“Imagination is more important than knowledge. For knowledge is limited to all we now know and understand, while imagination embraces the entire world, and all there ever will be to know and understand.”– Albert Einstein
This quote applies to everyone no matter what your vocation. I imagine (pun intended) we all relate to this quote. When I took the time to digest it’s words, it made me remember which childhood imagination events influenced me.
Certain childhood imagination tools I had in my basement playroom influenced my future vocations and interests. The wonderful thing about the pre-electronic games era is that our playtime was perhaps more inventive, creative and definitely, more imaginative.
Recently, I literally unearthed an item from my childhood home’s attic– an old Remington typewriter! It was covered with dust, soot and hopefully, not asbestos from our 1920’s attic. It was a heavy antique but so pristine, dramatic and proud! I was immediately flooded with memories of a similar typewriter we had from Goodwill and how I used it in my childhood basement playroom.
My older sister was always bringing home unique things from estate sales or Goodwill. I used to use a vintage typewriter as a pretend cash register with my best friends. I had a pretend grocery store in my basement because my parents stored overflow groceries down there as a pantry. One of the friends would go “shopping” and put the canned goods and boxed goods in her “shopping basket” and one of us would ring up the items on the antique typewriter which was posing as a cash register. Since the return bar had a wonderful “DING”, it seemed like a cash register.
On the nearby table which we unknowingly fashioned as a partner desk, I had another business going on…a travel agency. My sister brought home some tourism department books she found at a school library that was closing. They were about all of the provinces of Canada. They were old and outdated but I thought they were fabulous and resourceful! I can still envision the photos of lush green forests in those old books. On a vintage rotary dial (again heavy) black phone, (which really worked) I chatted away with pretend customers, setting up wonderful trips to anywhere in Canada….and only Canada…because those were the only tourism books I had at my fingertips. At 9 or 10 years old, I could design you a trip to Nova Scotia. Later, I discovered this delicate Paris travel brochure that made it in my move to the new house. If I had it in my pretend travel agency, I could’ve designed you a trip to any province in Canada—and Paris.
It reminded me about a conversation I had at seven years old. I told my mom and brother that I wanted to be a tourist when I grew up…as my job. My mom skeptically asked me in her practical minded Greek mom way, “How are you going to make money doing that?” My 16 year old brother waited for the reply to see if my critical thinking skills would apply here. I was kind of baffled and deflated and asked her, “what do you mean??”. She replied, “That’s a hobby but how is that a job?” I stated, “I don’t know!” My brother chuckled but didn’t want to discourage me.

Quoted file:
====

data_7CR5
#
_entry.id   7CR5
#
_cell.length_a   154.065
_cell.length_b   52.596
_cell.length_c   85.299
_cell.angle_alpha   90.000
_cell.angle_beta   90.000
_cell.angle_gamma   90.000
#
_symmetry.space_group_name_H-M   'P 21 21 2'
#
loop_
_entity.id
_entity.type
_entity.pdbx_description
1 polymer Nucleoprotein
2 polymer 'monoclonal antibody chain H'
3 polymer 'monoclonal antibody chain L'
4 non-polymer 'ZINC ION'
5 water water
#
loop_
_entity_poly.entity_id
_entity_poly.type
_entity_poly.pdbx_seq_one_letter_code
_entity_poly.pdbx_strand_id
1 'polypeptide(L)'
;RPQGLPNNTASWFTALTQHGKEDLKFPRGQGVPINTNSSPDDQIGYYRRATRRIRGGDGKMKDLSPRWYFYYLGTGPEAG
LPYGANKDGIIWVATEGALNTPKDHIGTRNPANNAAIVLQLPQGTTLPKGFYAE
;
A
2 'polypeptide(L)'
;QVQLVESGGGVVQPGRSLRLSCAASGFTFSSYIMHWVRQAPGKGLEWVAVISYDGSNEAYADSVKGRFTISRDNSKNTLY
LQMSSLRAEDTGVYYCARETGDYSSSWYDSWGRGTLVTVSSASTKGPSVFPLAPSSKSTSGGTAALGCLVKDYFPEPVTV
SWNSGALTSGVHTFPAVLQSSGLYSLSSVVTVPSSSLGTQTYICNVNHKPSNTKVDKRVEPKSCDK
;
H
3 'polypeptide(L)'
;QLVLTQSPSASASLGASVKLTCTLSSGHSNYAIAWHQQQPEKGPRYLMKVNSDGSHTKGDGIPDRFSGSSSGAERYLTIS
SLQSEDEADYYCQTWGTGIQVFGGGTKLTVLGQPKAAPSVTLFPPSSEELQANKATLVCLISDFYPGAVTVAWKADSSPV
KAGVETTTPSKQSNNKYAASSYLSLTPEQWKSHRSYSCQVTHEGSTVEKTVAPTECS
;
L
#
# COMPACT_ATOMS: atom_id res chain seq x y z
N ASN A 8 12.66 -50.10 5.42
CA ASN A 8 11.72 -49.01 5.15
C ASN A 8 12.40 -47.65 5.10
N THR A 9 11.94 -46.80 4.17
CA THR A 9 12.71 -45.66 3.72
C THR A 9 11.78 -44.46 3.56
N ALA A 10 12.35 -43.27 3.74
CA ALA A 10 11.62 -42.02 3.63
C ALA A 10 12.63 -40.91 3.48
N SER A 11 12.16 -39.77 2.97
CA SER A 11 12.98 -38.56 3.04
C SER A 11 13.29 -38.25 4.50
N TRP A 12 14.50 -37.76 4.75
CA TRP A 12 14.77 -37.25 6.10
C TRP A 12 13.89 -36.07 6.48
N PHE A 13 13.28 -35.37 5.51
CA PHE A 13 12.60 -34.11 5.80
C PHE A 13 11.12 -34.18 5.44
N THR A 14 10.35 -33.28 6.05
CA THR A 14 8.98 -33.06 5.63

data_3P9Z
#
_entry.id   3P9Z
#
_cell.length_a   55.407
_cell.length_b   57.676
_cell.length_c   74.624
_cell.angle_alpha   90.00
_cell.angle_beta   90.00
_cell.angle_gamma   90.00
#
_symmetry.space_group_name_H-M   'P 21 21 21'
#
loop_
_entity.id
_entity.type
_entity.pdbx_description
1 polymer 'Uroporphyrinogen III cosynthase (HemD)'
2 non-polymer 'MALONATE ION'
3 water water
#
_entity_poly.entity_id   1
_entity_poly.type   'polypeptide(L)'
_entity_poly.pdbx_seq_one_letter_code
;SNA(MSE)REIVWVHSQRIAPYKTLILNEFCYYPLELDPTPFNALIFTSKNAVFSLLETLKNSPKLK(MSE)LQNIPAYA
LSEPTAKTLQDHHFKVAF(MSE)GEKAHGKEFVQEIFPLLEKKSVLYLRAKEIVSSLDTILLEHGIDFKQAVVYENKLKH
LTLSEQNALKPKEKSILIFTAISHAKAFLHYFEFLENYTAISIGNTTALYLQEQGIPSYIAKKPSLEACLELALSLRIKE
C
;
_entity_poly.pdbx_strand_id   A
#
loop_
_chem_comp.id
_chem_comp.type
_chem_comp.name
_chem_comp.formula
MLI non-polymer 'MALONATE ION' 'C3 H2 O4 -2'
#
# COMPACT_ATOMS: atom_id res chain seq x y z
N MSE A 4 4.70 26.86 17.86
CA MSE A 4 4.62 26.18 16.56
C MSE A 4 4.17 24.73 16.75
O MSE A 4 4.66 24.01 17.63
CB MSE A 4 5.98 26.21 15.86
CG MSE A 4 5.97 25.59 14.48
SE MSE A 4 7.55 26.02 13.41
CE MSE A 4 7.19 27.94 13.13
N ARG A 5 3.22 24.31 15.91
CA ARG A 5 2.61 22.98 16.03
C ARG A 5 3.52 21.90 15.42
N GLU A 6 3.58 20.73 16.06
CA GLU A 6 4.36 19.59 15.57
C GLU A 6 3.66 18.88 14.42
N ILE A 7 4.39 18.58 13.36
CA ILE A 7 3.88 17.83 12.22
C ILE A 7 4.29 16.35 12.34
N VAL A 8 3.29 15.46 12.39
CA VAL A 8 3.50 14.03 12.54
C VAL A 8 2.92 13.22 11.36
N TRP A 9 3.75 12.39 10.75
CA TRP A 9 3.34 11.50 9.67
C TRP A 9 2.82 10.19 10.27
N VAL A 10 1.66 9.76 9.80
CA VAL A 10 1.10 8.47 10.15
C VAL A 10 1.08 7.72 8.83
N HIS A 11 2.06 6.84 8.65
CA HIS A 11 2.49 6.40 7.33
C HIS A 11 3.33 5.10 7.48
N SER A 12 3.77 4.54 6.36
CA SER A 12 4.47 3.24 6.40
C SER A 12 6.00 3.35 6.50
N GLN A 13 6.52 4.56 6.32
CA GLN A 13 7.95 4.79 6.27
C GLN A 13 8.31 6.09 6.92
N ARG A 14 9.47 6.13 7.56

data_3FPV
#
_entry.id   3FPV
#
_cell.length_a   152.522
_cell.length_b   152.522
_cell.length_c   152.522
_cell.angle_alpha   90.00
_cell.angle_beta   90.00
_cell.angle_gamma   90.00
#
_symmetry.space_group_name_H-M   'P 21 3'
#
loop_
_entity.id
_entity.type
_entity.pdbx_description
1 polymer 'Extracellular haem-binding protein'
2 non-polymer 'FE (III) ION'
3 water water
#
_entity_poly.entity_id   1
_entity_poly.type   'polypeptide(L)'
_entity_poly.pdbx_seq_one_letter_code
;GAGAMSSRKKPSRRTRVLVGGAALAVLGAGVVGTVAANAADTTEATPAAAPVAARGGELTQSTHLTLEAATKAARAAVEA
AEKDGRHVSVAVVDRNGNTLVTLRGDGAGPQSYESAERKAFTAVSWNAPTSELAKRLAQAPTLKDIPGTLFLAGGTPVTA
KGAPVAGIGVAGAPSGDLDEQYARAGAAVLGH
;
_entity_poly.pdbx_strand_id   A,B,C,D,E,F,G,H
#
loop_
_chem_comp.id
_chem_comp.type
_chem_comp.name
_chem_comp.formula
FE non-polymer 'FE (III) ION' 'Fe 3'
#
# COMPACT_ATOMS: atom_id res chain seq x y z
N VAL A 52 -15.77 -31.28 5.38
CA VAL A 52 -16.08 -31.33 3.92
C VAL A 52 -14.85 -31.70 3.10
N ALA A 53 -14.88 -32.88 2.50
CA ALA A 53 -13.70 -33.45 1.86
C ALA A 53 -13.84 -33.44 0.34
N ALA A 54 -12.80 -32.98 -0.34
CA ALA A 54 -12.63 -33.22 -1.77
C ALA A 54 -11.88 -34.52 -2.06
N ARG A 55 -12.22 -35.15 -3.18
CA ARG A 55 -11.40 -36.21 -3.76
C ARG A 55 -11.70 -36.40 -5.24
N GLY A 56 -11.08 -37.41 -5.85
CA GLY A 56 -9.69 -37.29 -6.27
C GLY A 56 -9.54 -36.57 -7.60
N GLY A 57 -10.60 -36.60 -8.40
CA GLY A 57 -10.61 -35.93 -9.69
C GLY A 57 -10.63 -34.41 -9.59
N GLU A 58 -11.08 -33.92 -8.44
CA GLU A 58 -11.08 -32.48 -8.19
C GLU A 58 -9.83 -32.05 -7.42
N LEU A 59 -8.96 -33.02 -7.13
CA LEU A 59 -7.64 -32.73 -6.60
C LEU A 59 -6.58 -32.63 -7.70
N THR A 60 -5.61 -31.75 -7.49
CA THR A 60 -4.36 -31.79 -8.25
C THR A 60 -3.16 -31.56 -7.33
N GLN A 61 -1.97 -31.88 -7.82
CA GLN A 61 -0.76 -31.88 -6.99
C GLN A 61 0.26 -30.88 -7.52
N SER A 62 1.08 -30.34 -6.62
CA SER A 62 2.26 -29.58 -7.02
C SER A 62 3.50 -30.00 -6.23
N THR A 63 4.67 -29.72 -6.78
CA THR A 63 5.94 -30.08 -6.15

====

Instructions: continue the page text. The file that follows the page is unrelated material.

My mom technically didn’t discourage me either but she showed me there was a realistic side to consider when you’re imagining and making plans. I wasn’t ready to give up on this tourist job idea. Ironically, my grandmother’s old passport was discovered years later when I moved to my new home.
It was intact, glamorous, full of historic travels and a most important pilgrimage of taking her daughter, (my mother) back to Greece, Turkey, France and Egypt to meet relatives for the first time. My maternal grandparents were political refugees in the 1920’s leaving their Turkish-occupied Greek island to come to America.
I worked well alone on this pretend travel agency and it became kind of hectic one day in the travel agency/grocery story basement when two playmates came over. Innovation turned to mischief and someone got the bright idea to change my serious travel agency ambience into a phone call pranking headquarters and we started calling random numbers and doing the usual 1970’s pranking scripts, (“Did you order a pizza? etc,) “One of the playmates got nervous when someone answered and in handing the heavy vintage phone over to the other friend, it got too close to her face and she chipped our friend’s tooth! That’s how heavy the phone was. We panicked. The friend caught the piece of her tooth in her hands and went to find her parents. The playdate was OVER. And my travel agency was tainted, in my opinion. We had our first casualty! Our friend went to the dentist over this mishap. The phone sits innocently in a nook at my sister’s home. Whenever I see it, I consider it a culprit to a prank….and a chipped tooth!